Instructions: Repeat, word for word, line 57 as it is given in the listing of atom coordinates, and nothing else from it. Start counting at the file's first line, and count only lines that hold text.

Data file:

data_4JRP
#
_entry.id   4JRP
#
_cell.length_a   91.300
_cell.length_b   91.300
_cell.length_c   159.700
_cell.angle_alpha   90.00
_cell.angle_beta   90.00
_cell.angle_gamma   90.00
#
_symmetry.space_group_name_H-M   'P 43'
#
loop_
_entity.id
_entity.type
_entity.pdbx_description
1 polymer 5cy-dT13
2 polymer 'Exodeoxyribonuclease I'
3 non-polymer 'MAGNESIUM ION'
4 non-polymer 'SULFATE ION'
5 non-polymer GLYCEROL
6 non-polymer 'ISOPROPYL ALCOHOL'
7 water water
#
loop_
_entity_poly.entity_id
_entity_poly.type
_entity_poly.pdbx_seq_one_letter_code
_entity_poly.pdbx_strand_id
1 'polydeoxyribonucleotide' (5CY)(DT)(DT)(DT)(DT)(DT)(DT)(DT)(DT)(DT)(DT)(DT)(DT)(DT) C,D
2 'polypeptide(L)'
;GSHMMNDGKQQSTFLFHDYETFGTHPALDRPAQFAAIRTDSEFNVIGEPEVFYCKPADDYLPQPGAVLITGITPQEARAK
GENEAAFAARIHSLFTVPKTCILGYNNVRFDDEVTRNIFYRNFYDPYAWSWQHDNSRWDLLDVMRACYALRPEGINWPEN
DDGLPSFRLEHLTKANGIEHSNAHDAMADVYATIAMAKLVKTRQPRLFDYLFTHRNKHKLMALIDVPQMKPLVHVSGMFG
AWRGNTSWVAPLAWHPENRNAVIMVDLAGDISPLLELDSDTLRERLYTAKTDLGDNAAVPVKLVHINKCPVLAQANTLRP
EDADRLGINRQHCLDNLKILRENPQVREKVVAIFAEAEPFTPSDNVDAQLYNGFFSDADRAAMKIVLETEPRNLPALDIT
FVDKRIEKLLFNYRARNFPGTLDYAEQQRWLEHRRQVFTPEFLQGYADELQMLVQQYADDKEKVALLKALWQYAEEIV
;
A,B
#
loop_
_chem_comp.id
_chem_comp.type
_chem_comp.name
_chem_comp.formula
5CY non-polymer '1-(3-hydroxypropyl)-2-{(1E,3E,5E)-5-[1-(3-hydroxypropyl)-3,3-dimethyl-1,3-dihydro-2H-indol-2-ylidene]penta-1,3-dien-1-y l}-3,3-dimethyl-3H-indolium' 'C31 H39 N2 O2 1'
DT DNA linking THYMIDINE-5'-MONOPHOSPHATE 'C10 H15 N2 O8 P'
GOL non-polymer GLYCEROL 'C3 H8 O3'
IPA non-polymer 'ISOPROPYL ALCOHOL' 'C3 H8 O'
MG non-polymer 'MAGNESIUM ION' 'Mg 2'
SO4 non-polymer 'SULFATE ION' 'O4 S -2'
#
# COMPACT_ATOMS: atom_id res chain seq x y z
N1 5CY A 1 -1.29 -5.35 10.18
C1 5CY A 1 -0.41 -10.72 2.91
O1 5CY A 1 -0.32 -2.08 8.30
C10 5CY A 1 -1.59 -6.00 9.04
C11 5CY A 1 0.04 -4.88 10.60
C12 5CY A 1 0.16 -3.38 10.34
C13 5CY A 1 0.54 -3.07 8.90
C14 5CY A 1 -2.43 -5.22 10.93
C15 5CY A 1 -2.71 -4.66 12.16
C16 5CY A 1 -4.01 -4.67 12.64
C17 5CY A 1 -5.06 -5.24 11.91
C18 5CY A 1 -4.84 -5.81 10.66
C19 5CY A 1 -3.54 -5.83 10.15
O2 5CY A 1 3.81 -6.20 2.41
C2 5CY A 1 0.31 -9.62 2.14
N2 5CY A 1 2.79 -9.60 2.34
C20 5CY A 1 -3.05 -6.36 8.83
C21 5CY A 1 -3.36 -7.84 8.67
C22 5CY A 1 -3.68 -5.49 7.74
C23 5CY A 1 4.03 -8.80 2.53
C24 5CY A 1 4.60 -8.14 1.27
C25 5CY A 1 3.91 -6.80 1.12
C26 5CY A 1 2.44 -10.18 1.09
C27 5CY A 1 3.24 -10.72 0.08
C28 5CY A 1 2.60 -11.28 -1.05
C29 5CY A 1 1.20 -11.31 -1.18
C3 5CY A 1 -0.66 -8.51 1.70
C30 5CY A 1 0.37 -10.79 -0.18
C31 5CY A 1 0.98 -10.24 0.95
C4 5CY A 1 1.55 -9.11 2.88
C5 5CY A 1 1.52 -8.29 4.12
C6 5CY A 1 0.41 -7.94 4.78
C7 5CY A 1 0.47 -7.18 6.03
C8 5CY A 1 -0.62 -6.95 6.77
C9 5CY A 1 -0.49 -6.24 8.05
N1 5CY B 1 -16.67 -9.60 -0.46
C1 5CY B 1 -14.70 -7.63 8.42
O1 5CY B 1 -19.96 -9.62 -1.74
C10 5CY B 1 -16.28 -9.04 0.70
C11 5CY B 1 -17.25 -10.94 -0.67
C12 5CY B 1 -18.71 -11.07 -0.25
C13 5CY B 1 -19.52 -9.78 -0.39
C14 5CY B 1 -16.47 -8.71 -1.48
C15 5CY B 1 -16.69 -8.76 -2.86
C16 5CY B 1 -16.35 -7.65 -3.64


O1 5CY A 1 -0.32 -2.08 8.30